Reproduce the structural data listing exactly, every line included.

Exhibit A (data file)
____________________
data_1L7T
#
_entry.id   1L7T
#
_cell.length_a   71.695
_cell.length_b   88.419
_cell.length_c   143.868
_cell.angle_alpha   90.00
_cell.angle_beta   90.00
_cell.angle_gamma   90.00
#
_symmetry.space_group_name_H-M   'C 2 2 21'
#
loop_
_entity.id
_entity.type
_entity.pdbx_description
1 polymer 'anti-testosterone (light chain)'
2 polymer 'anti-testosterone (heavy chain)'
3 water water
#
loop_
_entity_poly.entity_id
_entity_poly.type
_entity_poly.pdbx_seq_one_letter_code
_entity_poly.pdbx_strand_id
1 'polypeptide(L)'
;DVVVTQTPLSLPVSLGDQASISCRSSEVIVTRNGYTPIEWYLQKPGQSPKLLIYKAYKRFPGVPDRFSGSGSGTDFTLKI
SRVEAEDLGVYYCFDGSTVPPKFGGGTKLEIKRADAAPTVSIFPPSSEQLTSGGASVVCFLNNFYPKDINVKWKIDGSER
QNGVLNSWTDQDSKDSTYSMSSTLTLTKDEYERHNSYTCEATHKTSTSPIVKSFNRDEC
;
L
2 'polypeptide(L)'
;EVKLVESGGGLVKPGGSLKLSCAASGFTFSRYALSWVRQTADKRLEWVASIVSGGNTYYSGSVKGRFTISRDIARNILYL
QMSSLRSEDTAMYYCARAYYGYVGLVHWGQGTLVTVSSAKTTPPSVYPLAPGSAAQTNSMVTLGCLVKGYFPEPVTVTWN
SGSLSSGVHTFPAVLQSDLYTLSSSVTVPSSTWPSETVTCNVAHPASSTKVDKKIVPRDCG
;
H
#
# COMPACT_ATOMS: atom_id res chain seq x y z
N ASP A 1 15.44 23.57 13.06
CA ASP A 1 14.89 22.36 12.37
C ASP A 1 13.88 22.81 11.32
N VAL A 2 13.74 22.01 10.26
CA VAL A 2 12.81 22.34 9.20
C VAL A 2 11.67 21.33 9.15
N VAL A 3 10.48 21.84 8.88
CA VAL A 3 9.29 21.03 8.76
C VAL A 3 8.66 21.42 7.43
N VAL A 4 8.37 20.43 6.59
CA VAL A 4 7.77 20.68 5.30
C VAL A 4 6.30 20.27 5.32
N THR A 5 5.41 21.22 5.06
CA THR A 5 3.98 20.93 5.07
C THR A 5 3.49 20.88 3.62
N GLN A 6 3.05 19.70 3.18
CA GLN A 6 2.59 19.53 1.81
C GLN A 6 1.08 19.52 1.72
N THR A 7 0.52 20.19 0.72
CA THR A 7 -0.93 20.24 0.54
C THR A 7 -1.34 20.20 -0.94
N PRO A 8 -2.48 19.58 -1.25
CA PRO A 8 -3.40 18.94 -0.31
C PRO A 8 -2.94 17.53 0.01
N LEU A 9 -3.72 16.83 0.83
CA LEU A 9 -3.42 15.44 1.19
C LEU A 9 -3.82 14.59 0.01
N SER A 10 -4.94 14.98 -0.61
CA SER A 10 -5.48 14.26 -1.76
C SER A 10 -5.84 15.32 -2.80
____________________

data_1L7T
#
_entry.id   1L7T
#
_cell.length_a   71.695
_cell.length_b   88.419
_cell.length_c   143.868
_cell.angle_alpha   90.00
_cell.angle_beta   90.00
_cell.angle_gamma   90.00
#
_symmetry.space_group_name_H-M   'C 2 2 21'
#
loop_
_entity.id
_entity.type
_entity.pdbx_description
1 polymer 'anti-testosterone (light chain)'
2 polymer 'anti-testosterone (heavy chain)'
3 water water
#
loop_
_entity_poly.entity_id
_entity_poly.type
_entity_poly.pdbx_seq_one_letter_code
_entity_poly.pdbx_strand_id
1 'polypeptide(L)'
;DVVVTQTPLSLPVSLGDQASISCRSSEVIVTRNGYTPIEWYLQKPGQSPKLLIYKAYKRFPGVPDRFSGSGSGTDFTLKI
SRVEAEDLGVYYCFDGSTVPPKFGGGTKLEIKRADAAPTVSIFPPSSEQLTSGGASVVCFLNNFYPKDINVKWKIDGSER
QNGVLNSWTDQDSKDSTYSMSSTLTLTKDEYERHNSYTCEATHKTSTSPIVKSFNRDEC
;
L
2 'polypeptide(L)'
;EVKLVESGGGLVKPGGSLKLSCAASGFTFSRYALSWVRQTADKRLEWVASIVSGGNTYYSGSVKGRFTISRDIARNILYL
QMSSLRSEDTAMYYCARAYYGYVGLVHWGQGTLVTVSSAKTTPPSVYPLAPGSAAQTNSMVTLGCLVKGYFPEPVTVTWN
SGSLSSGVHTFPAVLQSDLYTLSSSVTVPSSTWPSETVTCNVAHPASSTKVDKKIVPRDCG
;
H
#
# COMPACT_ATOMS: atom_id res chain seq x y z
N ASP A 1 15.44 23.57 13.06
CA ASP A 1 14.89 22.36 12.37
C ASP A 1 13.88 22.81 11.32
N VAL A 2 13.74 22.01 10.26
CA VAL A 2 12.81 22.34 9.20
C VAL A 2 11.67 21.33 9.15
N VAL A 3 10.48 21.84 8.88
CA VAL A 3 9.29 21.03 8.76
C VAL A 3 8.66 21.42 7.43
N VAL A 4 8.37 20.43 6.59
CA VAL A 4 7.77 20.68 5.30
C VAL A 4 6.30 20.27 5.32
N THR A 5 5.41 21.22 5.06
CA THR A 5 3.98 20.93 5.07
C THR A 5 3.49 20.88 3.62
N GLN A 6 3.05 19.70 3.18
CA GLN A 6 2.59 19.53 1.81
C GLN A 6 1.08 19.52 1.72
N THR A 7 0.52 20.19 0.72
CA THR A 7 -0.93 20.24 0.54
C THR A 7 -1.34 20.20 -0.94
N PRO A 8 -2.48 19.58 -1.25
CA PRO A 8 -3.40 18.94 -0.31
C PRO A 8 -2.94 17.53 0.01
N LEU A 9 -3.72 16.83 0.83
CA LEU A 9 -3.42 15.44 1.19
C LEU A 9 -3.82 14.59 0.01
N SER A 10 -4.94 14.98 -0.61
CA SER A 10 -5.48 14.26 -1.76
C SER A 10 -5.84 15.32 -2.80